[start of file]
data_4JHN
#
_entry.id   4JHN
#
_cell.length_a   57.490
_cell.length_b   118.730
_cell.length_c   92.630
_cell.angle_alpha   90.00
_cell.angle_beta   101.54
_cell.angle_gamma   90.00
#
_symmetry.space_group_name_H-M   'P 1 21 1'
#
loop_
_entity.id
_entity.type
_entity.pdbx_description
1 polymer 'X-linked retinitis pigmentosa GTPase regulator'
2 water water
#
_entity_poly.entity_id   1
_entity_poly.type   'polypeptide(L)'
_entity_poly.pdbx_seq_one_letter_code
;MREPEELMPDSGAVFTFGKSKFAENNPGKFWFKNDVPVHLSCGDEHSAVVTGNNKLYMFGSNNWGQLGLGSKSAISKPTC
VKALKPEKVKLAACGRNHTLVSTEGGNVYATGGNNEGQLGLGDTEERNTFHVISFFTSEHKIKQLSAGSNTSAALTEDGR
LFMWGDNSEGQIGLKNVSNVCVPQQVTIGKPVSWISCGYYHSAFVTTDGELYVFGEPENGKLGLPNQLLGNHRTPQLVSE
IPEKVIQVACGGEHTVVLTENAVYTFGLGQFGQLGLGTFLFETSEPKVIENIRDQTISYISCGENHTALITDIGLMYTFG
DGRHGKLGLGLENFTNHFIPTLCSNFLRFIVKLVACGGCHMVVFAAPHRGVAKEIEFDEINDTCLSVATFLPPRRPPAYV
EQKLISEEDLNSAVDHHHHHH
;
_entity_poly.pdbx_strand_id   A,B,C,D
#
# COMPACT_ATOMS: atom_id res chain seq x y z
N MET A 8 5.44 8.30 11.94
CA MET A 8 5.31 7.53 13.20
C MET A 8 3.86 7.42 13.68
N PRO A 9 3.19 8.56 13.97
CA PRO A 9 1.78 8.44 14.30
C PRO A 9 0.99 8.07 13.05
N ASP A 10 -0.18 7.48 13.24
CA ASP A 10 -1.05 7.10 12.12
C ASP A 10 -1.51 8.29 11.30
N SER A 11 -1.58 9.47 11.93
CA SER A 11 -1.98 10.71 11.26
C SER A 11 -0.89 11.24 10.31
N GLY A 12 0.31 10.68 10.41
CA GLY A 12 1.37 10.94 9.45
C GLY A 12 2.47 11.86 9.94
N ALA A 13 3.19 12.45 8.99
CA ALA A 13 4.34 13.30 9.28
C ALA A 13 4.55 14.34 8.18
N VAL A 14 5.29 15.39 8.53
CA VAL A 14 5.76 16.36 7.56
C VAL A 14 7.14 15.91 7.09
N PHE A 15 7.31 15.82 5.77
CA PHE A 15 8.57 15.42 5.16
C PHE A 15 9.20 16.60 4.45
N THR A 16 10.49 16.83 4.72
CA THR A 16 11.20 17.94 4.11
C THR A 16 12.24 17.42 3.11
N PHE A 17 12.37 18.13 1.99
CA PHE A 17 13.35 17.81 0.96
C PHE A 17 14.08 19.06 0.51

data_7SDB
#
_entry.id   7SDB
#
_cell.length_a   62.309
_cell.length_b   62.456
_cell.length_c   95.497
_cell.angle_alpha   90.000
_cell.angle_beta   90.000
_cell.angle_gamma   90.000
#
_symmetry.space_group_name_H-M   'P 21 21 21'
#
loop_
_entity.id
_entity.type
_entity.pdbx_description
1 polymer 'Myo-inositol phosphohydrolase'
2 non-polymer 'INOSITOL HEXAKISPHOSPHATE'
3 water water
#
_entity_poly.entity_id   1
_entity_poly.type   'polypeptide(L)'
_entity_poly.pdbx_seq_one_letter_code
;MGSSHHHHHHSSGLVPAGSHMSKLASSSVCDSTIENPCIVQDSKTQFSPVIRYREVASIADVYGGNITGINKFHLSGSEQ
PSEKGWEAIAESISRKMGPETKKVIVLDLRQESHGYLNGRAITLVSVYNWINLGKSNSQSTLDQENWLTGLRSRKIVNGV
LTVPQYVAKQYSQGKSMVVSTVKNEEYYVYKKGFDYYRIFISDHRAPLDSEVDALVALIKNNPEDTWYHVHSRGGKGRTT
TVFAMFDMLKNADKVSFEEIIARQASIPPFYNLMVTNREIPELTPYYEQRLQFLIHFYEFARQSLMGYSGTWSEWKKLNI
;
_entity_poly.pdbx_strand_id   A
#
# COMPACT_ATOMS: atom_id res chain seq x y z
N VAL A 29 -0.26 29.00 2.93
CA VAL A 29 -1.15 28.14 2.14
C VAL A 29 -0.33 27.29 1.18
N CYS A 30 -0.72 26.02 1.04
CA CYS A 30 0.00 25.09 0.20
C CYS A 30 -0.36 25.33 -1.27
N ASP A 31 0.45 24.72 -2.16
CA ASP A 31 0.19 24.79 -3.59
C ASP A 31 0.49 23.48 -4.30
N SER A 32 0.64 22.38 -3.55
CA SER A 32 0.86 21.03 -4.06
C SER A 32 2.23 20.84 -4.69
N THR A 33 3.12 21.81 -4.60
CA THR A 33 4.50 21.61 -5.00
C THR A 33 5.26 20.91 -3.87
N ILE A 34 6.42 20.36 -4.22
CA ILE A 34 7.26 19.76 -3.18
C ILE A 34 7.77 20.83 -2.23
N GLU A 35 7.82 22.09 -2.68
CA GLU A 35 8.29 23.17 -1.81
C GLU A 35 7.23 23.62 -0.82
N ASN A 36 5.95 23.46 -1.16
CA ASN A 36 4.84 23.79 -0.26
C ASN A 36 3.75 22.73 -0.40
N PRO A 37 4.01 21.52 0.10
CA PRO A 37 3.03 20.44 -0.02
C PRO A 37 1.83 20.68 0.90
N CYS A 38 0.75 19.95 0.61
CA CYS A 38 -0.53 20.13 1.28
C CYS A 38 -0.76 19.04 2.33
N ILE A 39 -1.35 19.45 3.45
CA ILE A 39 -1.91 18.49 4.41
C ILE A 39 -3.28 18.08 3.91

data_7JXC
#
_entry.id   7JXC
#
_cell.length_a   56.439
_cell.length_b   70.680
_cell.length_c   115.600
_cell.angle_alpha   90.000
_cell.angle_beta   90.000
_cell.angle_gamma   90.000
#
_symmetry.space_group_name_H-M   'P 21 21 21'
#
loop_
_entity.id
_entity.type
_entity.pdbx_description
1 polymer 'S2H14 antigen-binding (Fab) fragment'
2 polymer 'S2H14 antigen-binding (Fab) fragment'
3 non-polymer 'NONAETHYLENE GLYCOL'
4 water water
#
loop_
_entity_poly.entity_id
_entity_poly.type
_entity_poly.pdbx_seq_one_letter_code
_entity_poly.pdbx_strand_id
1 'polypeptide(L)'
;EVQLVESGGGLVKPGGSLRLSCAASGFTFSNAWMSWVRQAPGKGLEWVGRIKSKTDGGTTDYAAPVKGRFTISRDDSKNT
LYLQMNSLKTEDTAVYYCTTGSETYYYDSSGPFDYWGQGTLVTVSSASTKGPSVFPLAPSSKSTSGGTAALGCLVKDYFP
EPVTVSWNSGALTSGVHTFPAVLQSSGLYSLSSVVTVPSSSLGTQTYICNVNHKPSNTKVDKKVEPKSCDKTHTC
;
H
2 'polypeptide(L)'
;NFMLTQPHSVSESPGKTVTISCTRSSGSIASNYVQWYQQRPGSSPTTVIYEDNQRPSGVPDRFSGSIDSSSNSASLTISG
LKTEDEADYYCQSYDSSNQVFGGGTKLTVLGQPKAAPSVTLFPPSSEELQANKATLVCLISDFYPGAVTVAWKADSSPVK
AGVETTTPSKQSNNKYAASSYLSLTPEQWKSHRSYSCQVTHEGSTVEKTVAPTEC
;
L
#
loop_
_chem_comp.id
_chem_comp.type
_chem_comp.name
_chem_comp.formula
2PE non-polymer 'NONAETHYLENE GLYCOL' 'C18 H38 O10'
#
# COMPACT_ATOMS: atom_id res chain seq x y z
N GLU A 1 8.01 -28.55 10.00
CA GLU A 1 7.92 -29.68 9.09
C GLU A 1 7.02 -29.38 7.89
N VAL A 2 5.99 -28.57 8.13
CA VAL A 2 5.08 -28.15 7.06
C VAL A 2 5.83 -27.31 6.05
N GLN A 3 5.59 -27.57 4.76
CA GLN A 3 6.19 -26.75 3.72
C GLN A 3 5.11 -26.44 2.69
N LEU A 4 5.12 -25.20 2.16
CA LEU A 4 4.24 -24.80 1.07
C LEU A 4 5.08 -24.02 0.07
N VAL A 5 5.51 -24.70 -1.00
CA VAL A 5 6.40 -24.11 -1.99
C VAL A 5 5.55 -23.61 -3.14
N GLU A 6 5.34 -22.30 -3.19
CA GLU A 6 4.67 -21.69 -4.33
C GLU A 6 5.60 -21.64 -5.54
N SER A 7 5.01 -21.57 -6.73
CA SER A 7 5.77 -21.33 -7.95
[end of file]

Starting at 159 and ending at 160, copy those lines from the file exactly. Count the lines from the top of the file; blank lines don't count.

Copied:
EPVTVSWNSGALTSGVHTFPAVLQSSGLYSLSSVVTVPSSSLGTQTYICNVNHKPSNTKVDKKVEPKSCDKTHTC
;